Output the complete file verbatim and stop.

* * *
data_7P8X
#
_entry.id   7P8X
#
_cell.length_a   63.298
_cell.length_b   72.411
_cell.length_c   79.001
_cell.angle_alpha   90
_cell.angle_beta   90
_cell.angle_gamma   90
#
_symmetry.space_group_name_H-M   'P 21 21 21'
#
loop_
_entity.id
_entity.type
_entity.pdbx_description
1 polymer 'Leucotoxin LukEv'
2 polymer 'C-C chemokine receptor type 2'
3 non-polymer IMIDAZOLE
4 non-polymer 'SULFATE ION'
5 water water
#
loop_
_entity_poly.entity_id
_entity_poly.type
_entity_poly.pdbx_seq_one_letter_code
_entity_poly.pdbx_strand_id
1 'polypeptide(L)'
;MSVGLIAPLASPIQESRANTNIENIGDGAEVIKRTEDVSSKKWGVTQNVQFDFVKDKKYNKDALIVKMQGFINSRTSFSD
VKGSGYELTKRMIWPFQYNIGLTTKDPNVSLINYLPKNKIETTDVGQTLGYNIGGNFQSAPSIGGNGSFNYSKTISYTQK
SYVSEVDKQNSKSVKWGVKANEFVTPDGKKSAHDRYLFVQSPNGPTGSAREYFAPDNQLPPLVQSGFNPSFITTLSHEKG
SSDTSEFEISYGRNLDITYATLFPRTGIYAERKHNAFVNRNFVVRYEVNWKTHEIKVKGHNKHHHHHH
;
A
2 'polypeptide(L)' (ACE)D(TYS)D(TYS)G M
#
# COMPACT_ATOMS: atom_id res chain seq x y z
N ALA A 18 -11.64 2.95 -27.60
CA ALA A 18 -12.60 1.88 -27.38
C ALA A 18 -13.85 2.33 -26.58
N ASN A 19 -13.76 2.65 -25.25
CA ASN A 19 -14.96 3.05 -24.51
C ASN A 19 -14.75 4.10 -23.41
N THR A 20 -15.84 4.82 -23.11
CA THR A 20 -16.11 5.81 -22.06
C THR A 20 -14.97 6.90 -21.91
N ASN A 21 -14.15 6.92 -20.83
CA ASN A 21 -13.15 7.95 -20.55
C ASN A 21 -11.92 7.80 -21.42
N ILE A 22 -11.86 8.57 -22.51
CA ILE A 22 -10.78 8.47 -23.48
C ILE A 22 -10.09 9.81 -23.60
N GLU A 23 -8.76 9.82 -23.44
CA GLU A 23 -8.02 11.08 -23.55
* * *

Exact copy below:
data_7P8X
#
_entry.id   7P8X
#
_cell.length_a   63.298
_cell.length_b   72.411
_cell.length_c   79.001
_cell.angle_alpha   90
_cell.angle_beta   90
_cell.angle_gamma   90
#
_symmetry.space_group_name_H-M   'P 21 21 21'
#
loop_
_entity.id
_entity.type
_entity.pdbx_description
1 polymer 'Leucotoxin LukEv'
2 polymer 'C-C chemokine receptor type 2'
3 non-polymer IMIDAZOLE
4 non-polymer 'SULFATE ION'
5 water water
#
loop_
_entity_poly.entity_id
_entity_poly.type
_entity_poly.pdbx_seq_one_letter_code
_entity_poly.pdbx_strand_id
1 'polypeptide(L)'
;MSVGLIAPLASPIQESRANTNIENIGDGAEVIKRTEDVSSKKWGVTQNVQFDFVKDKKYNKDALIVKMQGFINSRTSFSD
VKGSGYELTKRMIWPFQYNIGLTTKDPNVSLINYLPKNKIETTDVGQTLGYNIGGNFQSAPSIGGNGSFNYSKTISYTQK
SYVSEVDKQNSKSVKWGVKANEFVTPDGKKSAHDRYLFVQSPNGPTGSAREYFAPDNQLPPLVQSGFNPSFITTLSHEKG
SSDTSEFEISYGRNLDITYATLFPRTGIYAERKHNAFVNRNFVVRYEVNWKTHEIKVKGHNKHHHHHH
;
A
2 'polypeptide(L)' (ACE)D(TYS)D(TYS)G M
#
# COMPACT_ATOMS: atom_id res chain seq x y z
N ALA A 18 -11.64 2.95 -27.60
CA ALA A 18 -12.60 1.88 -27.38
C ALA A 18 -13.85 2.33 -26.58
N ASN A 19 -13.76 2.65 -25.25
CA ASN A 19 -14.96 3.05 -24.51
C ASN A 19 -14.75 4.10 -23.41
N THR A 20 -15.84 4.82 -23.11
CA THR A 20 -16.11 5.81 -22.06
C THR A 20 -14.97 6.90 -21.91
N ASN A 21 -14.15 6.92 -20.83
CA ASN A 21 -13.15 7.95 -20.55
C ASN A 21 -11.92 7.80 -21.42
N ILE A 22 -11.86 8.57 -22.51
CA ILE A 22 -10.78 8.47 -23.48
C ILE A 22 -10.09 9.81 -23.60
N GLU A 23 -8.76 9.82 -23.44
CA GLU A 23 -8.02 11.08 -23.55